In A Nutshell
One of the best-known classical composers, Johann Sebastian Bach created some of the most beautiful pieces of music in history. Maybe that’s why it’s hard to imagine this guy rolling around in the dirt, exchanging blows with an irate musician. But that’s exactly what happened when Bach insulted a music student by the name of Johann Geyersbach, a bassoonist with an awful temper.
The Whole Bushel
When most of think of Johann Sebastian Bach, we picture a portly old man sporting a puffy wig and composing some of the most famous concertos of all time. But before he penned any of his iconic fugues or toccatas, Bach was a young keyboardist looking to make his way in the world of music. And just like anyone else, he needed a job.
Already a respected organist, Bach got his first gig at New Church in Arnstadt and was in charge of playing before, during, and after each service. It was a pretty good job and came with a lot of prestige . . . and one slight catch. Even though his contract didn’t mention anything about teaching, Bach was expected to instruct the student choir and orchestra. Not only did Bach hate teaching students, but he wasn’t even getting paid. Making things worse, the students didn’t respect their new teacher. That probably had something to do with Bach’s age.
When Bach took the job at New Church, he was only 20 years old, and as it turned out, most of the students were older than their teacher. Not surprisingly, they didn’t enjoy taking orders from Bach, and the young organist didn’t care for them either. The whole ordeal was a bit of a fiasco. Things got even worse when Bach insulted 23-year-old bassoonist, Johann Geyersbach.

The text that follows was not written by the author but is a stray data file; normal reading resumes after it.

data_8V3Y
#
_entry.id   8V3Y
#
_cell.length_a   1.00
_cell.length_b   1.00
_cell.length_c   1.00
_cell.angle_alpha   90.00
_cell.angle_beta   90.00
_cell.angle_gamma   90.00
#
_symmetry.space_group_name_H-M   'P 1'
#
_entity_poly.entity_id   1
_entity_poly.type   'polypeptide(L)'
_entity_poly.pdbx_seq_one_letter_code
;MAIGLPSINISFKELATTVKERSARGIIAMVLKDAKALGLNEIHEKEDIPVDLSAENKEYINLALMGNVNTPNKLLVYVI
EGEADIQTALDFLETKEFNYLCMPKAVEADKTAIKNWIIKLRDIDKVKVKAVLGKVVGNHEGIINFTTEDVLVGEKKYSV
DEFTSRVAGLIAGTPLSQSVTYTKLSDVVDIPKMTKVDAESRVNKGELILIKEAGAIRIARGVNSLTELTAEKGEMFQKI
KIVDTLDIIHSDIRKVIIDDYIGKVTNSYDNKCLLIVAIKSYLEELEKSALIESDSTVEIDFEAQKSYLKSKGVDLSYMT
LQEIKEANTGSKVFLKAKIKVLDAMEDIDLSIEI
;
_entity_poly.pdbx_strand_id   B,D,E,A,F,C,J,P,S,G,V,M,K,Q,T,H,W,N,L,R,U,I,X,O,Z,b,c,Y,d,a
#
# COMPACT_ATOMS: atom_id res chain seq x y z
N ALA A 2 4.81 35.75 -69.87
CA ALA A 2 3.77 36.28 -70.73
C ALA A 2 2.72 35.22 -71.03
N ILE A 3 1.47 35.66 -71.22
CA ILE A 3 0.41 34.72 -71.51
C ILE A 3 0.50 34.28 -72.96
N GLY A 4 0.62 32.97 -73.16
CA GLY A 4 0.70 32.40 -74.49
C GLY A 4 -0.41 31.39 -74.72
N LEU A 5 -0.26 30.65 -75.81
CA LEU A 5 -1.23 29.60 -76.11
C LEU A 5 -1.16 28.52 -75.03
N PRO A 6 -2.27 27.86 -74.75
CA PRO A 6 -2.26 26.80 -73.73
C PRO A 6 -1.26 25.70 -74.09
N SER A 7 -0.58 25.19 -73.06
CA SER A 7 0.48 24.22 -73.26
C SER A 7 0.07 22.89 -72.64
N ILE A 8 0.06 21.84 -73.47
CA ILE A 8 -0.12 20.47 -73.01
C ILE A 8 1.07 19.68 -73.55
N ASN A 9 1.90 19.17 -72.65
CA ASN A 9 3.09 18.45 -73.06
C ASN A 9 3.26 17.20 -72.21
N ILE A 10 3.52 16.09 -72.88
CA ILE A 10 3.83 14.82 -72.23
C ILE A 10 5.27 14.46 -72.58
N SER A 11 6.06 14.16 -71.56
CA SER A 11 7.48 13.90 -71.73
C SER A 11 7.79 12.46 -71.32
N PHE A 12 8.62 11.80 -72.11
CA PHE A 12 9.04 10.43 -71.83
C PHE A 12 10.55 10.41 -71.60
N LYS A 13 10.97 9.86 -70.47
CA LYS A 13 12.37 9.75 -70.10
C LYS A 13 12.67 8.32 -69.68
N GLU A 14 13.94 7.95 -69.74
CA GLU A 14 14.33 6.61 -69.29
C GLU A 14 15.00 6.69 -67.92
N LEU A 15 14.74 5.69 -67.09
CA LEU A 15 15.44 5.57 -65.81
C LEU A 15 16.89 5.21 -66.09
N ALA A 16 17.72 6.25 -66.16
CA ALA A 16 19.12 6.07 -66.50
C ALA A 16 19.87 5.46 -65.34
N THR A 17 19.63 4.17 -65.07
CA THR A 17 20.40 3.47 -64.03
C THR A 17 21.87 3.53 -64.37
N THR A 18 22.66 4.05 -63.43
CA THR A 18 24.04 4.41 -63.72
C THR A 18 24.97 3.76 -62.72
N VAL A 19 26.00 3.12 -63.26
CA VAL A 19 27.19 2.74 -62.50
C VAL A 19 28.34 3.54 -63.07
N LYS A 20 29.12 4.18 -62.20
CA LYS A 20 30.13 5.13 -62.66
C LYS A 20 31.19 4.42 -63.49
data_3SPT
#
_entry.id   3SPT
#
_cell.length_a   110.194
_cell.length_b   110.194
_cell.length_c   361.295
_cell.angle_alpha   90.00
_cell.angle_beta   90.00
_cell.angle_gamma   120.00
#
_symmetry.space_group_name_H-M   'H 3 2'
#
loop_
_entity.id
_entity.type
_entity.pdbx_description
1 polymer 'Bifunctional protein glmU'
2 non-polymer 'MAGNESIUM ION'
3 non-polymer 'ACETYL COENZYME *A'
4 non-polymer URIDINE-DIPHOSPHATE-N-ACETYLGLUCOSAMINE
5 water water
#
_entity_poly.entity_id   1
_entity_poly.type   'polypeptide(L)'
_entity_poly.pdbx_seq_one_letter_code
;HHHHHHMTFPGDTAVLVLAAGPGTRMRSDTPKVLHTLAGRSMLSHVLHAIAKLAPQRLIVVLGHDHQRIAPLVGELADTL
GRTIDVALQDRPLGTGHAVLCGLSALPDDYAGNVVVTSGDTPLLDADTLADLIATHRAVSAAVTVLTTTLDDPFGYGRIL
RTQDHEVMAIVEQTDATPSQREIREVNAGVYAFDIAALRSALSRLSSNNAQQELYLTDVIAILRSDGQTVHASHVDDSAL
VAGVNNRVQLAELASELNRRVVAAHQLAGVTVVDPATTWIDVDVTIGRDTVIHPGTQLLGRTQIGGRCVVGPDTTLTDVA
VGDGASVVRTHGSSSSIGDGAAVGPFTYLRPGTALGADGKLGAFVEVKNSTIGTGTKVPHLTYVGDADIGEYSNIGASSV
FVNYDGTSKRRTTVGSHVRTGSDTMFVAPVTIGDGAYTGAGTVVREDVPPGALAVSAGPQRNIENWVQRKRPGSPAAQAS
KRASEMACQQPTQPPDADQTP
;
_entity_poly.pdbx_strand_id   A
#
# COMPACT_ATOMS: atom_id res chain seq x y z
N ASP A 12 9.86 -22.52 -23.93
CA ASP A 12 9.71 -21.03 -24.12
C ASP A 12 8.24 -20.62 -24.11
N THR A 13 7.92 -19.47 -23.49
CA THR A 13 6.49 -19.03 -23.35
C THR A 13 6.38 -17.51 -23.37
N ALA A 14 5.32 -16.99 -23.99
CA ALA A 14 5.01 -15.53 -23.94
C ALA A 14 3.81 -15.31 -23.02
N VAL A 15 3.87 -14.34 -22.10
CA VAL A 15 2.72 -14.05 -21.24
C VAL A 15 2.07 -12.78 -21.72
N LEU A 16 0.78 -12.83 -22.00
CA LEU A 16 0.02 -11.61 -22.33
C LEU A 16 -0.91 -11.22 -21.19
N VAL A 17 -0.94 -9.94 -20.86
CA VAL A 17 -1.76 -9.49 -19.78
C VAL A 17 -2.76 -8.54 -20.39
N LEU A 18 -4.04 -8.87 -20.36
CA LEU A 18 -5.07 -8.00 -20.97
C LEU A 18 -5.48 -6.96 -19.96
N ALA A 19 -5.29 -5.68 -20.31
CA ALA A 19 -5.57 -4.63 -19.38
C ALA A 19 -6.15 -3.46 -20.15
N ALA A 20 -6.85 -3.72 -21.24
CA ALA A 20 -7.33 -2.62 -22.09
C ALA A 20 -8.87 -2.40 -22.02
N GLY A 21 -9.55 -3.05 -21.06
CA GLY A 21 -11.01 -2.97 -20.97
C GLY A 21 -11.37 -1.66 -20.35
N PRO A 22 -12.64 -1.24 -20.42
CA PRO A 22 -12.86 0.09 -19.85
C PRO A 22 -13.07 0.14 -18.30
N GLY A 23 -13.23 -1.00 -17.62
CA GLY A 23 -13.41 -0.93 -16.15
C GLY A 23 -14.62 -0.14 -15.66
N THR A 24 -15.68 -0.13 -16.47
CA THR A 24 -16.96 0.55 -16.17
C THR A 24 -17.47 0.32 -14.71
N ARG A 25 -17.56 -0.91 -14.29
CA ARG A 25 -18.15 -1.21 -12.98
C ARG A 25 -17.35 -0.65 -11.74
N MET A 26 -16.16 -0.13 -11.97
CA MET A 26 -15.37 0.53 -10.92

Geyersbach wasn’t exactly the best player who ever put a reed between his lips. In fact, he was so bad that Bach publicly insulted him, dubbing him a “greenhorn bassoonist.” And back in the 1700s, those were fighting words. The match went down one evening when Bach and his cousin were strolling through town when they chanced upon Geyersbach and his five buddies. Nursing one heck of a grudge, the student picked up a stick, walked across the market square, and got right in his teacher’s face.
Not wanting to end up a percussion instrument, Bach claimed he’d never insulted Geyersbach. His angry pupil replied with, “You may not have insulted me, but you insulted my bassoon. Anybody who insults my bassoon insults me!” And that’s when all hell baroque loose. Gayersbach raised his stick and started raining blows down on Bach, but the composer was ready to rumble. Bach went for the knife he kept in his belt for just such an occasion, but Geyersbach saw the blade and tackled his teacher, taking Bach to the ground. Like 18th-century UFC fighters, the two started rolling through the dirt and throwing punches until Geyersbach’s friends pulled the two apart.
For all his musical skills, Bach was a lousy fighter. He’d lost big time, but if he couldn’t win in the streets, he’d take his case to court. Before the church leaders, Bach denounced his student and demanded swift justice. Shockingly, the officials disagreed. After all, Bach had insulted Geyersbach. In their eyes, he’d asked for a massive beatdown. The trial ended with the church leaders scolding Bach and asking him to be nicer to his pupils. So at the end of the day, Bach might’ve become one of the greatest classical composers, but he was a lousy teacher who never got the better of Johann Geyersbach.
Show Me The Proof
Bach Beat: Bach the Brawler?
Classic FM: When Back Took A Beating
Johann Sebastian Bach: The Learned Musician, by Christoph Wolff